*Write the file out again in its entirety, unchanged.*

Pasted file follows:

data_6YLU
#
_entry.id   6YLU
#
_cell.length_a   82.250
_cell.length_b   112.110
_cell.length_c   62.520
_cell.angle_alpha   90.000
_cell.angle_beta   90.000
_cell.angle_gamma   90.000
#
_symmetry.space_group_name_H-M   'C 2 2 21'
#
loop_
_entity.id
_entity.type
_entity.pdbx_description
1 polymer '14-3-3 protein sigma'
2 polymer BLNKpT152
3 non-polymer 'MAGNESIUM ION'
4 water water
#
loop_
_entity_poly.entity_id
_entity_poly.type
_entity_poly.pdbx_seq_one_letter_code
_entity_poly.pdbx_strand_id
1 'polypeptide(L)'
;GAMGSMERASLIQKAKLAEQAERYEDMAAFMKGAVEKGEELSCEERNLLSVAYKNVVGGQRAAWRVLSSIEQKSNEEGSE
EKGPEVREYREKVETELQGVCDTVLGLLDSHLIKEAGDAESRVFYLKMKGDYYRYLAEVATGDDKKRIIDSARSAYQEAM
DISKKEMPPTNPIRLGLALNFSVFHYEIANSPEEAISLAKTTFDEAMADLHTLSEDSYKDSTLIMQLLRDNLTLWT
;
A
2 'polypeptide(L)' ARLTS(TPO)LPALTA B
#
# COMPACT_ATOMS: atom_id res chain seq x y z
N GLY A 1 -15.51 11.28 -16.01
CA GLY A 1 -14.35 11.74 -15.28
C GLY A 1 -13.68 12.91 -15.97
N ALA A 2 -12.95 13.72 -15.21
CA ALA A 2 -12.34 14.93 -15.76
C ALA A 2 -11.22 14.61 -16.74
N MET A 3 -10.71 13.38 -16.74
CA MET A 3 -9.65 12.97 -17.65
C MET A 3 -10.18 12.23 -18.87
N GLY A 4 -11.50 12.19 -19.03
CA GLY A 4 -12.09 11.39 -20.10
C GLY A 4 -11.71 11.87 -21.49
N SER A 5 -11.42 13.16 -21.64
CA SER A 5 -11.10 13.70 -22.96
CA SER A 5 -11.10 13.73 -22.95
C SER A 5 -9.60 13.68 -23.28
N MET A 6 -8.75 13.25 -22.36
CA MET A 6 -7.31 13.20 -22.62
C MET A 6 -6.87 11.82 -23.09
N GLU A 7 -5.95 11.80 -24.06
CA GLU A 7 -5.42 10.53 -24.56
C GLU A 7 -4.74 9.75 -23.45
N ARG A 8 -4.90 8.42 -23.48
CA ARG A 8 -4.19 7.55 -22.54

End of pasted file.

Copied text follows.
data_6YLU
#
_entry.id   6YLU
#
_cell.length_a   82.250
_cell.length_b   112.110
_cell.length_c   62.520
_cell.angle_alpha   90.000
_cell.angle_beta   90.000
_cell.angle_gamma   90.000
#
_symmetry.space_group_name_H-M   'C 2 2 21'
#
loop_
_entity.id
_entity.type
_entity.pdbx_description
1 polymer '14-3-3 protein sigma'
2 polymer BLNKpT152
3 non-polymer 'MAGNESIUM ION'
4 water water
#
loop_
_entity_poly.entity_id
_entity_poly.type
_entity_poly.pdbx_seq_one_letter_code
_entity_poly.pdbx_strand_id
1 'polypeptide(L)'
;GAMGSMERASLIQKAKLAEQAERYEDMAAFMKGAVEKGEELSCEERNLLSVAYKNVVGGQRAAWRVLSSIEQKSNEEGSE
EKGPEVREYREKVETELQGVCDTVLGLLDSHLIKEAGDAESRVFYLKMKGDYYRYLAEVATGDDKKRIIDSARSAYQEAM
DISKKEMPPTNPIRLGLALNFSVFHYEIANSPEEAISLAKTTFDEAMADLHTLSEDSYKDSTLIMQLLRDNLTLWT
;
A
2 'polypeptide(L)' ARLTS(TPO)LPALTA B
#
# COMPACT_ATOMS: atom_id res chain seq x y z
N GLY A 1 -15.51 11.28 -16.01
CA GLY A 1 -14.35 11.74 -15.28
C GLY A 1 -13.68 12.91 -15.97
N ALA A 2 -12.95 13.72 -15.21
CA ALA A 2 -12.34 14.93 -15.76
C ALA A 2 -11.22 14.61 -16.74
N MET A 3 -10.71 13.38 -16.74
CA MET A 3 -9.65 12.97 -17.65
C MET A 3 -10.18 12.23 -18.87
N GLY A 4 -11.50 12.19 -19.03
CA GLY A 4 -12.09 11.39 -20.10
C GLY A 4 -11.71 11.87 -21.49
N SER A 5 -11.42 13.16 -21.64
CA SER A 5 -11.10 13.70 -22.96
CA SER A 5 -11.10 13.73 -22.95
C SER A 5 -9.60 13.68 -23.28
N MET A 6 -8.75 13.25 -22.36
CA MET A 6 -7.31 13.20 -22.62
C MET A 6 -6.87 11.82 -23.09
N GLU A 7 -5.95 11.80 -24.06
CA GLU A 7 -5.42 10.53 -24.56
C GLU A 7 -4.74 9.75 -23.45
N ARG A 8 -4.90 8.42 -23.48
CA ARG A 8 -4.19 7.55 -22.54